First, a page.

Exodus Program Aims to Keep Ex-Cons on the Straight, Narrow

ASSOCIATED PRESS

Up the river at Sing-Sing, Christmas is a reminder of what might have been. Some men try to make the day festive-- they cook up cans of rice and beans on heating coils in their cells, or thrust their hands through steel bars to say "Merry Christmas."

But late at night, it's tough not to think of friends who stopped visiting and parents who died while their sons counted days.

After Christmas No. 9 in prison, Julio Medina wrote in his journal: "As always, the holidays are really depressing.

"Last night in A block, a man was stabbed in the heart and died," he continued. "Well, let me not complain because the man who was killed . . . will not have the possibility of spending Christmas with his family."

Today Medina is celebrating Christmas on the outside with his own family: his mother, his fiancee, and a slew of nephews and nieces. And he's sending Christmas cards to 200 men still in New York state prisons to tell them they have a friend when they get out.

At 40, he has a ministry degree that he earned in prison and is the director of the Exodus Transitional Community, an East Harlem-based program to help ex-offenders adjust to society. He and 11 staff members, mostly ex-offenders, counsel clients in finding jobs and housing and help them deal with losses, from the death of relatives to partners who didn't wait.

Prison Reclaims 43%

The aim is to help former inmates survive their newfound freedom so they don't join the 43% who end up back in prison.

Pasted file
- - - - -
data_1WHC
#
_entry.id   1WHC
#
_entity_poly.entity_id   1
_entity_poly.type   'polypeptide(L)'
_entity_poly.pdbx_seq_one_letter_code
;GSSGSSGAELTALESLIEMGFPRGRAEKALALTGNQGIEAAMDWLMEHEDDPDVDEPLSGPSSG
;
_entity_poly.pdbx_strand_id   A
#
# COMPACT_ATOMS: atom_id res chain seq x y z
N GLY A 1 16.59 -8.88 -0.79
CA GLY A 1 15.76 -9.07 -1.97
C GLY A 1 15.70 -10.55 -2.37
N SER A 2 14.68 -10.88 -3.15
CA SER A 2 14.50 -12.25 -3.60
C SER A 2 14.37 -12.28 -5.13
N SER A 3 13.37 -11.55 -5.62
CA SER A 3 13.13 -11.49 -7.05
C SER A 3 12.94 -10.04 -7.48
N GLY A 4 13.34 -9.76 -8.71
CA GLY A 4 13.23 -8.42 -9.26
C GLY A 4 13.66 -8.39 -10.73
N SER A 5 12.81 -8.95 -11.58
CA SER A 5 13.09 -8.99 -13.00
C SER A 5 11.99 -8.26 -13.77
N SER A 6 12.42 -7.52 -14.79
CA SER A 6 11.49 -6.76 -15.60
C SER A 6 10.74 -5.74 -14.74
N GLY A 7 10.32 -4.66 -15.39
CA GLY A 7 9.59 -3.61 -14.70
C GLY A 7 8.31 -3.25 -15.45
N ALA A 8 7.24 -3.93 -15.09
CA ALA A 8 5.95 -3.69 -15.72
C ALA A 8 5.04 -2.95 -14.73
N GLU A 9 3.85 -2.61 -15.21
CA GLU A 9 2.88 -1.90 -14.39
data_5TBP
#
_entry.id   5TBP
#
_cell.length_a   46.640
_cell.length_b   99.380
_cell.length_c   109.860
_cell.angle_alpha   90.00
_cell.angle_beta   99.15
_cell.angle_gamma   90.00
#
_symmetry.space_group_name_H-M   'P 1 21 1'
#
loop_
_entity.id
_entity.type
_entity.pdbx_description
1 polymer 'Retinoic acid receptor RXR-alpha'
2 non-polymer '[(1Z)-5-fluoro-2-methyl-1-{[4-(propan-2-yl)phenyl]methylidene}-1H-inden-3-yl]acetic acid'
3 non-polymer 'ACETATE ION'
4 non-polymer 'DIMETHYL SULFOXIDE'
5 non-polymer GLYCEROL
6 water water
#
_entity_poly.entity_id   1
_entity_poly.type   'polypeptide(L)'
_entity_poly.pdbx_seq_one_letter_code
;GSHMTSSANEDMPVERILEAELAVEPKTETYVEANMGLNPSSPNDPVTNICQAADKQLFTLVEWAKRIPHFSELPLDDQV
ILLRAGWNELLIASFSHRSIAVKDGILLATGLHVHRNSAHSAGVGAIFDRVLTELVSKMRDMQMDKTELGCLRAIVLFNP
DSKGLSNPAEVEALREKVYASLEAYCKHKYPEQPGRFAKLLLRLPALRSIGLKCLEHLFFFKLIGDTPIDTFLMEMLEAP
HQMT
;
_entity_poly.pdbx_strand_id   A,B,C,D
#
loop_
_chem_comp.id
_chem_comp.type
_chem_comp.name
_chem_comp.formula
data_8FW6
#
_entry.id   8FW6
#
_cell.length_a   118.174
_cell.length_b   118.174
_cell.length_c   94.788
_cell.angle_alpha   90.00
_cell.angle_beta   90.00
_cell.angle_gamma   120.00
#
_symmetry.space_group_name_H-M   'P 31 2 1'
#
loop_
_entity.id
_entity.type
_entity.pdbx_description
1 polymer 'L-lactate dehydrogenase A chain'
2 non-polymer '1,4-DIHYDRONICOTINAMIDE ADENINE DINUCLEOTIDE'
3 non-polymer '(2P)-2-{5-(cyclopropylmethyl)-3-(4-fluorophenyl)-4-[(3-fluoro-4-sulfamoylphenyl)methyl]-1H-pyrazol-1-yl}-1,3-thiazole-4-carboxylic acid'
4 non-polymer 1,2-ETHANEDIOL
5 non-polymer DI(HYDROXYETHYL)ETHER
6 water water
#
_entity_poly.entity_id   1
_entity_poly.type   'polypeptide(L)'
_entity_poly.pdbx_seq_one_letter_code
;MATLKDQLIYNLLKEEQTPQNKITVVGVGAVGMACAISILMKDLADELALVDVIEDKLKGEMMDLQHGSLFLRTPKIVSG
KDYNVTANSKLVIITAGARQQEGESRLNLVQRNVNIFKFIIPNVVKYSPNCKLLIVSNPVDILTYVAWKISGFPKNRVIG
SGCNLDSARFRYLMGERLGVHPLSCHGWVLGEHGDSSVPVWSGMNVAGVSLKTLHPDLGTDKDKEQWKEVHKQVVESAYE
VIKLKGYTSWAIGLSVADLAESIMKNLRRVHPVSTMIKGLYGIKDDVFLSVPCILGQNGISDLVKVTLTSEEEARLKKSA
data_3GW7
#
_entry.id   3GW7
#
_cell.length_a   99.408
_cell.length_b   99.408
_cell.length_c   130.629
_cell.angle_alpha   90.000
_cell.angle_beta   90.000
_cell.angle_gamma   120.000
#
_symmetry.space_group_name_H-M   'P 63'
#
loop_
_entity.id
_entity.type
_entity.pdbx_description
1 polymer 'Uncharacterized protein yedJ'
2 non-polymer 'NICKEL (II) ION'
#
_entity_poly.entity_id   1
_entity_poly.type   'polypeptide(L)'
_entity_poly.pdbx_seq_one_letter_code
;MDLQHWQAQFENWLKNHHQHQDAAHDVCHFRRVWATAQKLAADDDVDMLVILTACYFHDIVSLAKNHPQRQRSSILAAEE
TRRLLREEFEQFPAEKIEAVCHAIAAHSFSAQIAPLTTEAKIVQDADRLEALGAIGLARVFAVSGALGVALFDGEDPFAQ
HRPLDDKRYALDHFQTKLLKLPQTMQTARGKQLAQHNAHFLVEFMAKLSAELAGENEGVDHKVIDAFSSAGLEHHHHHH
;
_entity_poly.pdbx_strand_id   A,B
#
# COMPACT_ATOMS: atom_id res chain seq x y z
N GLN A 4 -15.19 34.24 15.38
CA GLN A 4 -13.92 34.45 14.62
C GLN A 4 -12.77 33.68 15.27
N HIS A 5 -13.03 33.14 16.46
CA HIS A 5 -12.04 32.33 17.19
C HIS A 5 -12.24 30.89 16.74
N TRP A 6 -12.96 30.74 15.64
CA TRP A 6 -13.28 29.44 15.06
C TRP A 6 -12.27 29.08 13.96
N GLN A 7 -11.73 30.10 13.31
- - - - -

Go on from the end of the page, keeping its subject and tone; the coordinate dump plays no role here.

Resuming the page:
Given Medina's boyish face and gentle manner, even his new friends at Sing-Sing Correctional Facility had a hard time believing he was the leader of a South Bronx drug gang with a seven-years-to-life sentence. But Sing-Sing was his fifth prison in nine years.

"By 15, my life of crime had begun," he says. He spent his youth in the South Bronx projects. His mother, a factory worker, sent her children to Roman Catholic school, "but I was tired of being poor, so on a small scale I began drug dealing," he says. At 16, he was arrested with a gun and placed on five years' probation.

A good student nonetheless, he finished high school and was accepted to the State University of New York at Albany. "Talk about transitions," he says. "I was a street guy, and I was totally lost." He left college for a time, then returned and was caught dealing drugs. He was sentenced to 2 1/2 years in prison.

Contacts made inside with other drug dealers helped him expand his operations when he got out--until the state's Organized Crime Task Force charged him with 12 counts of conspiracy.

Behind bars again, he recalls, "I turned off any feelings I may have had. Some guy would get stabbed, and I'd just be hoping no blood would get on me. Compassion is not a strength in prison. It's kill or be killed."

Not until five years into his sentence, he says, did he feel any desire to change.